THE SEA-LEVEL OF FINANCE "I have a library of books that I have collected which I wish to read with con
HE danger of a European war is tinuity of attention"- SO writes one
passed – there is a new danger of gentleman; "and I've been 'rushing things'
la European war. So the changing to get money enough to give years to this game goes on; and, while nobody regards enjoyment before I die.” If he cannot a general conflict as imminent, almost find time to read before he reaches later every man who knows European politics middle life, is there any reason to hope fears that it will come. This expectation that he would read after that period, if already very seriously affects the finances leisure should come to him? It would be of the world. American securities that wise to "rush things” a little less, to get were held in Germany in particular have what joy he can from his present work been coming home in sufficient quantities and at least to begin his reading now. very seriously to lower their price. The Few of us change after we have passed fifty governments of Europe, especially the
German, have been having trouble in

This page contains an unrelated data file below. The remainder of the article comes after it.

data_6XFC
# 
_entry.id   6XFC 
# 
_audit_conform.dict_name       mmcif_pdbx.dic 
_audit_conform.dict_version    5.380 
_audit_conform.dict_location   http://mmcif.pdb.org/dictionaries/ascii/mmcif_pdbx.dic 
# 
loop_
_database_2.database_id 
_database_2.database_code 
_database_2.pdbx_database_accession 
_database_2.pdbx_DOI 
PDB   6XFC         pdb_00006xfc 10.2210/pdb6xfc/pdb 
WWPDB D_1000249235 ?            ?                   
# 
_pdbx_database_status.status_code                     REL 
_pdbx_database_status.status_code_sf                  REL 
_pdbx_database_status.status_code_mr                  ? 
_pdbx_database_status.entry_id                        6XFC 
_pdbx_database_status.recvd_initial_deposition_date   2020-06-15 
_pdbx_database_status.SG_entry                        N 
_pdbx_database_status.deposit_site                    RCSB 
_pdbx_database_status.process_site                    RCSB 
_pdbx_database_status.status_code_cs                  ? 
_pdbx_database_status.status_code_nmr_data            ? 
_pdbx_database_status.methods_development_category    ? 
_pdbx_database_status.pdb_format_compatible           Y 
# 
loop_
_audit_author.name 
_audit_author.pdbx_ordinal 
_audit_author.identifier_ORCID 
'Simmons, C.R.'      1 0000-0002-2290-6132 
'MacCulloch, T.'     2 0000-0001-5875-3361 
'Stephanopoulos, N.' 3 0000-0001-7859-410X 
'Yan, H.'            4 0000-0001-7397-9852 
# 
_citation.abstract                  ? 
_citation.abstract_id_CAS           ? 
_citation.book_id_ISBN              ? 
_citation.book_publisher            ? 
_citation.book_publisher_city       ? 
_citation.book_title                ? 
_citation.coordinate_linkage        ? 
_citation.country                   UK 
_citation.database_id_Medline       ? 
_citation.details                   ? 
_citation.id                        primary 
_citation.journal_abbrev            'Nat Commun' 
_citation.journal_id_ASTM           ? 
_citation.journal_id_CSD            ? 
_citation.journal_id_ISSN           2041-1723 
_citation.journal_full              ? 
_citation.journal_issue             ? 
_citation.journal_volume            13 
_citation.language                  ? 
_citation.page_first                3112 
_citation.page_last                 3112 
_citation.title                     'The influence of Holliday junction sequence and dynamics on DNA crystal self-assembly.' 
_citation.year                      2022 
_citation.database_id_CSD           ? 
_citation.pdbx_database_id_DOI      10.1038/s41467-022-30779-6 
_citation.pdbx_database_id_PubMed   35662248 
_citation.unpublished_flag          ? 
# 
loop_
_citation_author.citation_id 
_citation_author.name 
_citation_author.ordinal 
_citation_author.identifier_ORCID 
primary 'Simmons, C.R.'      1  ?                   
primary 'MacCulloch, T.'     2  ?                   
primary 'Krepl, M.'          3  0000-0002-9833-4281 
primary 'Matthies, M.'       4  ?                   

All this means that the financial world is
perfectly aware of the necessity, as GerHE state of New York is building – many looks at it, of German expansion;
and has more than half finished and, by some unhappy event, which no one
- the Barge Canal that will require half as much excavation (though in a less Finance, of course, has its sea-level. concentrated area) as the Panama Canal, Whatever disturbs the markets or the and that will cost one third as much. credit or arouses the fears of any people
The Barge Canal will lift the old Erie has its immediate effect in the market places Canal from a tow-path route for little of all other nations. A slowly subscribed boats to a small river, nowhere less than loan of the German Government affects the
prices of American railroad securities. It the way Congress really works. It is affects the chances of China's borrowing more interesting now than ever because of money. It affects, more or less, the do- the new players in the game. mestic markets of every country in the In early numbers of the World's WORK world that has a considerable foreign trade.
Miss Sarah Comstock will write true por
traits of women of real achievement not A FEW ANNOUNCEMENTS
stories of women whose achievements are
notable only because they are the deeds of OLLOWING Mr. Hale's article on women, but because of their inherent and
“Watching President Wilson at fundamental significance.
Work” will come others by him on Mr. C. M. Keys, who writes in the next "Who Governs the United States," -- a number “Canada's Cure for Strikes," was graphic picture of the men who make Wash- a classmate of Mr. Mackenzie King, the ington what it is, and an intimate picture of author of the Canadian Arbitration Act, the machine that governs us. There is no when he first achieved prominence, curimore interesting study than a study of ously enough, by leading a student strike.
SMALL INVESTORS' MONEY FOR